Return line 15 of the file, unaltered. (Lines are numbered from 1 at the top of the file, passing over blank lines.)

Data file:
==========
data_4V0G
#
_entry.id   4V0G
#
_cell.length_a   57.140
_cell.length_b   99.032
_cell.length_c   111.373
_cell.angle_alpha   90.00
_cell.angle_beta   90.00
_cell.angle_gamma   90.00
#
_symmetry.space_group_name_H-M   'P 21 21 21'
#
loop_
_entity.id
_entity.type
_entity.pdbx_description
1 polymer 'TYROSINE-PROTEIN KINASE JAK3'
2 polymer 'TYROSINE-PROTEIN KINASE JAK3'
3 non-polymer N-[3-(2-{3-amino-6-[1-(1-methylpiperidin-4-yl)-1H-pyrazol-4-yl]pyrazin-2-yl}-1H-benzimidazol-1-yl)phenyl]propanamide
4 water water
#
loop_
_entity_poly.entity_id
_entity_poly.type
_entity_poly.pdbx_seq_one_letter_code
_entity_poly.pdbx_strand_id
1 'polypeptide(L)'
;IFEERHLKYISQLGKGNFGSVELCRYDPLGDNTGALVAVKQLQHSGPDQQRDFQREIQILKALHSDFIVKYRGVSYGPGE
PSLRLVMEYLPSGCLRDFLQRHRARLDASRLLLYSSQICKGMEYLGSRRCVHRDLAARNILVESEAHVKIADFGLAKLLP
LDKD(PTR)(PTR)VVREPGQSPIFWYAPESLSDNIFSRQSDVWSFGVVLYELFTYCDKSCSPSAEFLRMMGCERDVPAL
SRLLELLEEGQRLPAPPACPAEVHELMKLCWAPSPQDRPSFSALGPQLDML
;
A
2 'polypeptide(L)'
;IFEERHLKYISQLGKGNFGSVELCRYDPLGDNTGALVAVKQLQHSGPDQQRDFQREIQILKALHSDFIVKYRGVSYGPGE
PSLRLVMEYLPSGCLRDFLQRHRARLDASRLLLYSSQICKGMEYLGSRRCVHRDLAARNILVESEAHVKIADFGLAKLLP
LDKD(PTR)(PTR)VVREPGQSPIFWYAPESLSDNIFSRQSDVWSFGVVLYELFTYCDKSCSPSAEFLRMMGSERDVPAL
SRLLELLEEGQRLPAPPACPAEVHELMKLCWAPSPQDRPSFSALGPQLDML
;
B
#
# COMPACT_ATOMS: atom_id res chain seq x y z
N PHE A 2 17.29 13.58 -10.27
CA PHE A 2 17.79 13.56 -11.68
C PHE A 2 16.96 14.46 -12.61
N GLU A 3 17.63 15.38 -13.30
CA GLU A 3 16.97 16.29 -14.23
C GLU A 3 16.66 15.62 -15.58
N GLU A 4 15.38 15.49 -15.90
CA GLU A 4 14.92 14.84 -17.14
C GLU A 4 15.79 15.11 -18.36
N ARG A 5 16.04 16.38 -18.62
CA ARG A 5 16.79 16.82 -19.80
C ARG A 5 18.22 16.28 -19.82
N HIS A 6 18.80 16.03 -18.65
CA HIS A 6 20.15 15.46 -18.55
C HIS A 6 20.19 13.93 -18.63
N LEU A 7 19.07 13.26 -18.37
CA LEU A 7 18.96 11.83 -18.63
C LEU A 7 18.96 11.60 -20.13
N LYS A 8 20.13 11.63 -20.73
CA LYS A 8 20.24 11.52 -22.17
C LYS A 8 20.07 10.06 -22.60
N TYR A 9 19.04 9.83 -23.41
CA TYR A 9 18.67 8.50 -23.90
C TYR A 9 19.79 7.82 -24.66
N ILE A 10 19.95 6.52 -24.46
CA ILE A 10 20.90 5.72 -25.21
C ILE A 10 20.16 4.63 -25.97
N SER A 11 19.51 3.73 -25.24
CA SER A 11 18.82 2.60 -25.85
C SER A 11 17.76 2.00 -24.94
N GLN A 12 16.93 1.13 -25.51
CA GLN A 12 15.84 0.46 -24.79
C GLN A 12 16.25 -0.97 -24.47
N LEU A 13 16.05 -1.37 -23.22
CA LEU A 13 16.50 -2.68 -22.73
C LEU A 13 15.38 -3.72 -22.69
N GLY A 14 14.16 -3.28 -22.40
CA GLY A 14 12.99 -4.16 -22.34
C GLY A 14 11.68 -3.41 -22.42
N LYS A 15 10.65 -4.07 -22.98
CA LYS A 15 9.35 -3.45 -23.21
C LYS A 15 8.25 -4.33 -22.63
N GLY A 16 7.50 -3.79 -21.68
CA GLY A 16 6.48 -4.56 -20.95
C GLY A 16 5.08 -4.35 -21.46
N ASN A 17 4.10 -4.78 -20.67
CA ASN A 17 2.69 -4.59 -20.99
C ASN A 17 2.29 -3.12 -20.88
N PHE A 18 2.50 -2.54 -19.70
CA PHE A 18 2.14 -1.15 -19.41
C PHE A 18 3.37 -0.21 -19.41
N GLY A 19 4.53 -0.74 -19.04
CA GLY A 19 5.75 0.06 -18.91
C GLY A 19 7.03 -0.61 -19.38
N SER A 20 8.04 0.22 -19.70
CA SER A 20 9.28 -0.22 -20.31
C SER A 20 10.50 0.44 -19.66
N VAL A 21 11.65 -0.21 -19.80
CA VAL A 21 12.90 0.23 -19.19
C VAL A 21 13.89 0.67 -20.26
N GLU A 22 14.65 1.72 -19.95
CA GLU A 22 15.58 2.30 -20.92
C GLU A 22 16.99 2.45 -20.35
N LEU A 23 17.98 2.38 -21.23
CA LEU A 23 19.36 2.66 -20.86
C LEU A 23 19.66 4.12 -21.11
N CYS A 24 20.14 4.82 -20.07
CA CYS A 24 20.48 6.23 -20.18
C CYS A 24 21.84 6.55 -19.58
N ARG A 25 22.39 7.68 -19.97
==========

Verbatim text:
_entity.id